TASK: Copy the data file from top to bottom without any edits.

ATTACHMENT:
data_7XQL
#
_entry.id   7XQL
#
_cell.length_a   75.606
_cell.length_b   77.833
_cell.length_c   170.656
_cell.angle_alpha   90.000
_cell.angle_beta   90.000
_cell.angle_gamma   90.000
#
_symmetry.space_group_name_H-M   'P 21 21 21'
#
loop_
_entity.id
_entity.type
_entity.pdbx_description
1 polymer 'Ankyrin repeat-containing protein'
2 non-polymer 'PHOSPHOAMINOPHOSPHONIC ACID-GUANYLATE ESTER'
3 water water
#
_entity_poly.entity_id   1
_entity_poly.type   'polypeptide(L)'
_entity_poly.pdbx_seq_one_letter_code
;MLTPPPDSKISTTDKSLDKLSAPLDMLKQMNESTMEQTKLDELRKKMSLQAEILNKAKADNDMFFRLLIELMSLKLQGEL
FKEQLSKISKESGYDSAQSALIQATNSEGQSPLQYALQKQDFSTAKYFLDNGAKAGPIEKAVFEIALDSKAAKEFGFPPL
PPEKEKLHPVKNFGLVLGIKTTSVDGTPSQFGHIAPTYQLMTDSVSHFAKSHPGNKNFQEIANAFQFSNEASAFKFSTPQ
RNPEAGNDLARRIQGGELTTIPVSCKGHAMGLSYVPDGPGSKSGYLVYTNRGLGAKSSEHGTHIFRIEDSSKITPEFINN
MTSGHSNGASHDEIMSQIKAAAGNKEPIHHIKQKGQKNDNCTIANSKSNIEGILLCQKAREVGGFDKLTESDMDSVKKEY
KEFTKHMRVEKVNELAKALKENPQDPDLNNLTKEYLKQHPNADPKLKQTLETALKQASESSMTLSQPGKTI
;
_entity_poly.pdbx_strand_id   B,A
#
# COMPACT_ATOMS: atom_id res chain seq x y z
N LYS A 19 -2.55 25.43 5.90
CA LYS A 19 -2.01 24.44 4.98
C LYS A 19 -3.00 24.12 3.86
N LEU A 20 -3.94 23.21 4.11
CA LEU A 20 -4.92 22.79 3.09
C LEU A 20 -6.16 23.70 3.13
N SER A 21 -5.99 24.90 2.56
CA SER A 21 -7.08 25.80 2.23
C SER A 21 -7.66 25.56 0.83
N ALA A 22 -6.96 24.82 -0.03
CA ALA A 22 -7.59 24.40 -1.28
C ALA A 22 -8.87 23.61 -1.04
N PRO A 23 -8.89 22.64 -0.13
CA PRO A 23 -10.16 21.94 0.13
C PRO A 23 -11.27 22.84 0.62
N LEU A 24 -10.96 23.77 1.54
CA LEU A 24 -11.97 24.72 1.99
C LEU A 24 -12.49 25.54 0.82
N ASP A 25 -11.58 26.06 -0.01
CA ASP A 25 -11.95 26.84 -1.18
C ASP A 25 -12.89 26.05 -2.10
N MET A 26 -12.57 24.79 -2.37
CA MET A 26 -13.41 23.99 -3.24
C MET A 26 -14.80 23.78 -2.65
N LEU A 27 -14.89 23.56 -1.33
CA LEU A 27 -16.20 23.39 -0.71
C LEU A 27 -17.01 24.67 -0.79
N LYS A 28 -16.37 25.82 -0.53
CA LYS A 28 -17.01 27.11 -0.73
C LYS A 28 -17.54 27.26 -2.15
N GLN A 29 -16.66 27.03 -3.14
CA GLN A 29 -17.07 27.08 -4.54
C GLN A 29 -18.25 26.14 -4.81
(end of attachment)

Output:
data_7XQL
#
_entry.id   7XQL
#
_cell.length_a   75.606
_cell.length_b   77.833
_cell.length_c   170.656
_cell.angle_alpha   90.000
_cell.angle_beta   90.000
_cell.angle_gamma   90.000
#
_symmetry.space_group_name_H-M   'P 21 21 21'
#
loop_
_entity.id
_entity.type
_entity.pdbx_description
1 polymer 'Ankyrin repeat-containing protein'
2 non-polymer 'PHOSPHOAMINOPHOSPHONIC ACID-GUANYLATE ESTER'
3 water water
#
_entity_poly.entity_id   1
_entity_poly.type   'polypeptide(L)'
_entity_poly.pdbx_seq_one_letter_code
;MLTPPPDSKISTTDKSLDKLSAPLDMLKQMNESTMEQTKLDELRKKMSLQAEILNKAKADNDMFFRLLIELMSLKLQGEL
FKEQLSKISKESGYDSAQSALIQATNSEGQSPLQYALQKQDFSTAKYFLDNGAKAGPIEKAVFEIALDSKAAKEFGFPPL
PPEKEKLHPVKNFGLVLGIKTTSVDGTPSQFGHIAPTYQLMTDSVSHFAKSHPGNKNFQEIANAFQFSNEASAFKFSTPQ
RNPEAGNDLARRIQGGELTTIPVSCKGHAMGLSYVPDGPGSKSGYLVYTNRGLGAKSSEHGTHIFRIEDSSKITPEFINN
MTSGHSNGASHDEIMSQIKAAAGNKEPIHHIKQKGQKNDNCTIANSKSNIEGILLCQKAREVGGFDKLTESDMDSVKKEY
KEFTKHMRVEKVNELAKALKENPQDPDLNNLTKEYLKQHPNADPKLKQTLETALKQASESSMTLSQPGKTI
;
_entity_poly.pdbx_strand_id   B,A
#
# COMPACT_ATOMS: atom_id res chain seq x y z
N LYS A 19 -2.55 25.43 5.90
CA LYS A 19 -2.01 24.44 4.98
C LYS A 19 -3.00 24.12 3.86
N LEU A 20 -3.94 23.21 4.11
CA LEU A 20 -4.92 22.79 3.09
C LEU A 20 -6.16 23.70 3.13
N SER A 21 -5.99 24.90 2.56
CA SER A 21 -7.08 25.80 2.23
C SER A 21 -7.66 25.56 0.83
N ALA A 22 -6.96 24.82 -0.03
CA ALA A 22 -7.59 24.40 -1.28
C ALA A 22 -8.87 23.61 -1.04
N PRO A 23 -8.89 22.64 -0.13
CA PRO A 23 -10.16 21.94 0.13
C PRO A 23 -11.27 22.84 0.62
N LEU A 24 -10.96 23.77 1.54
CA LEU A 24 -11.97 24.72 1.99
C LEU A 24 -12.49 25.54 0.82
N ASP A 25 -11.58 26.06 -0.01
CA ASP A 25 -11.95 26.84 -1.18
C ASP A 25 -12.89 26.05 -2.10
N MET A 26 -12.57 24.79 -2.37
CA MET A 26 -13.41 23.99 -3.24
C MET A 26 -14.80 23.78 -2.65
N LEU A 27 -14.89 23.56 -1.33
CA LEU A 27 -16.20 23.39 -0.71
C LEU A 27 -17.01 24.67 -0.79
N LYS A 28 -16.37 25.82 -0.53
CA LYS A 28 -17.01 27.11 -0.73
C LYS A 28 -17.54 27.26 -2.15
N GLN A 29 -16.66 27.03 -3.14
CA GLN A 29 -17.07 27.08 -4.54
C GLN A 29 -18.25 26.14 -4.81